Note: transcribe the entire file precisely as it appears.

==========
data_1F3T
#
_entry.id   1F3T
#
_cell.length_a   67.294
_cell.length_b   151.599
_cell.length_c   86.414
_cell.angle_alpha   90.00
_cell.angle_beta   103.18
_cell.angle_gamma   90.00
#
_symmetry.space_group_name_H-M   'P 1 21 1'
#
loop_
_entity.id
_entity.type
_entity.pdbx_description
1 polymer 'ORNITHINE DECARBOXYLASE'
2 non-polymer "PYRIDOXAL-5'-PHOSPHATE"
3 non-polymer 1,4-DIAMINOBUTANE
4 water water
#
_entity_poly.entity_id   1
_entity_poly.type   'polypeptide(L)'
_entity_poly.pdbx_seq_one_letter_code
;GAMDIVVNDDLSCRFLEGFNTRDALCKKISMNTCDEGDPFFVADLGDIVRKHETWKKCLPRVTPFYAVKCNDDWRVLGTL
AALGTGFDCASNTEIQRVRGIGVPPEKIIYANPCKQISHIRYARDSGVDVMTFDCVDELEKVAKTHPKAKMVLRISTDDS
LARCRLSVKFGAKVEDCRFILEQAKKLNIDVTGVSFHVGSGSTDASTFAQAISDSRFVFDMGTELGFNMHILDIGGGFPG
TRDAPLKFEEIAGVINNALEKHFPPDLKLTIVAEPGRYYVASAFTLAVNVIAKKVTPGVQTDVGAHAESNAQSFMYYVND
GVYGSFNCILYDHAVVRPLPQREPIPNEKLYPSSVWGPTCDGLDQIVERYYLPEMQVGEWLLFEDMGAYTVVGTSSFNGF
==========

data_1F3T
#
_entry.id   1F3T
#
_cell.length_a   67.294
_cell.length_b   151.599
_cell.length_c   86.414
_cell.angle_alpha   90.00
_cell.angle_beta   103.18
_cell.angle_gamma   90.00
#
_symmetry.space_group_name_H-M   'P 1 21 1'
#
loop_
_entity.id
_entity.type
_entity.pdbx_description
1 polymer 'ORNITHINE DECARBOXYLASE'
2 non-polymer "PYRIDOXAL-5'-PHOSPHATE"
3 non-polymer 1,4-DIAMINOBUTANE
4 water water
#
_entity_poly.entity_id   1
_entity_poly.type   'polypeptide(L)'
_entity_poly.pdbx_seq_one_letter_code
;GAMDIVVNDDLSCRFLEGFNTRDALCKKISMNTCDEGDPFFVADLGDIVRKHETWKKCLPRVTPFYAVKCNDDWRVLGTL
AALGTGFDCASNTEIQRVRGIGVPPEKIIYANPCKQISHIRYARDSGVDVMTFDCVDELEKVAKTHPKAKMVLRISTDDS
LARCRLSVKFGAKVEDCRFILEQAKKLNIDVTGVSFHVGSGSTDASTFAQAISDSRFVFDMGTELGFNMHILDIGGGFPG
TRDAPLKFEEIAGVINNALEKHFPPDLKLTIVAEPGRYYVASAFTLAVNVIAKKVTPGVQTDVGAHAESNAQSFMYYVND
GVYGSFNCILYDHAVVRPLPQREPIPNEKLYPSSVWGPTCDGLDQIVERYYLPEMQVGEWLLFEDMGAYTVVGTSSFNGF